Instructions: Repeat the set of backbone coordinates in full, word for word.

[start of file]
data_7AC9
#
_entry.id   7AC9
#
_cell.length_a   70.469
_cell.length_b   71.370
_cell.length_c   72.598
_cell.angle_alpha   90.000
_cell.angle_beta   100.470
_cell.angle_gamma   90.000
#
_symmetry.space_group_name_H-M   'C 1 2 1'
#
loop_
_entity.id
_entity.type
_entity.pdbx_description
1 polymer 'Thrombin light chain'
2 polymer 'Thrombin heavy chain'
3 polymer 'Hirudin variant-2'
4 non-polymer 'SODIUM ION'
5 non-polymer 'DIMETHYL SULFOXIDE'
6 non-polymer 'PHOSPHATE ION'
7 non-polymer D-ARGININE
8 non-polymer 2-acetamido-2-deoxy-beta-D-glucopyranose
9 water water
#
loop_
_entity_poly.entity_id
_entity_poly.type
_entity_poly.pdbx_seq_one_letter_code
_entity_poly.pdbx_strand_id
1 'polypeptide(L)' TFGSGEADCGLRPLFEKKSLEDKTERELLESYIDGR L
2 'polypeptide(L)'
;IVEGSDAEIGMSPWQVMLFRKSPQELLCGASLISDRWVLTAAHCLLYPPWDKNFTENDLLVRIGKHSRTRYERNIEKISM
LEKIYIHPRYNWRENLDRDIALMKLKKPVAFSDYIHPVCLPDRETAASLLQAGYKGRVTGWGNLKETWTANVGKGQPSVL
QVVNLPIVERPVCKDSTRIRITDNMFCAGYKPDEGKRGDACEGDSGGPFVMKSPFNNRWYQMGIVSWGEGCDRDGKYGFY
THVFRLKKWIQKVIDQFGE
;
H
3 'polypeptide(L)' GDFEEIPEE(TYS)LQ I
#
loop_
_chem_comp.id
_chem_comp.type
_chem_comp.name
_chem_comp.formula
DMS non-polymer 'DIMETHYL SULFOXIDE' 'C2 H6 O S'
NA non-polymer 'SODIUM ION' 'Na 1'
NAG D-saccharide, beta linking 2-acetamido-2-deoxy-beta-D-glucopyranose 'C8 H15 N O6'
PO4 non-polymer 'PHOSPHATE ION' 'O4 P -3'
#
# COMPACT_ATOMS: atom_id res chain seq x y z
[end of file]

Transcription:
data_7AC9
#
_entry.id   7AC9
#
_cell.length_a   70.469
_cell.length_b   71.370
_cell.length_c   72.598
_cell.angle_alpha   90.000
_cell.angle_beta   100.470
_cell.angle_gamma   90.000
#
_symmetry.space_group_name_H-M   'C 1 2 1'
#
loop_
_entity.id
_entity.type
_entity.pdbx_description
1 polymer 'Thrombin light chain'
2 polymer 'Thrombin heavy chain'
3 polymer 'Hirudin variant-2'
4 non-polymer 'SODIUM ION'
5 non-polymer 'DIMETHYL SULFOXIDE'
6 non-polymer 'PHOSPHATE ION'
7 non-polymer D-ARGININE
8 non-polymer 2-acetamido-2-deoxy-beta-D-glucopyranose
9 water water
#
loop_
_entity_poly.entity_id
_entity_poly.type
_entity_poly.pdbx_seq_one_letter_code
_entity_poly.pdbx_strand_id
1 'polypeptide(L)' TFGSGEADCGLRPLFEKKSLEDKTERELLESYIDGR L
2 'polypeptide(L)'
;IVEGSDAEIGMSPWQVMLFRKSPQELLCGASLISDRWVLTAAHCLLYPPWDKNFTENDLLVRIGKHSRTRYERNIEKISM
LEKIYIHPRYNWRENLDRDIALMKLKKPVAFSDYIHPVCLPDRETAASLLQAGYKGRVTGWGNLKETWTANVGKGQPSVL
QVVNLPIVERPVCKDSTRIRITDNMFCAGYKPDEGKRGDACEGDSGGPFVMKSPFNNRWYQMGIVSWGEGCDRDGKYGFY
THVFRLKKWIQKVIDQFGE
;
H
3 'polypeptide(L)' GDFEEIPEE(TYS)LQ I
#
loop_
_chem_comp.id
_chem_comp.type
_chem_comp.name
_chem_comp.formula
DMS non-polymer 'DIMETHYL SULFOXIDE' 'C2 H6 O S'
NA non-polymer 'SODIUM ION' 'Na 1'
NAG D-saccharide, beta linking 2-acetamido-2-deoxy-beta-D-glucopyranose 'C8 H15 N O6'
PO4 non-polymer 'PHOSPHATE ION' 'O4 P -3'
#
# COMPACT_ATOMS: atom_id res chain seq x y z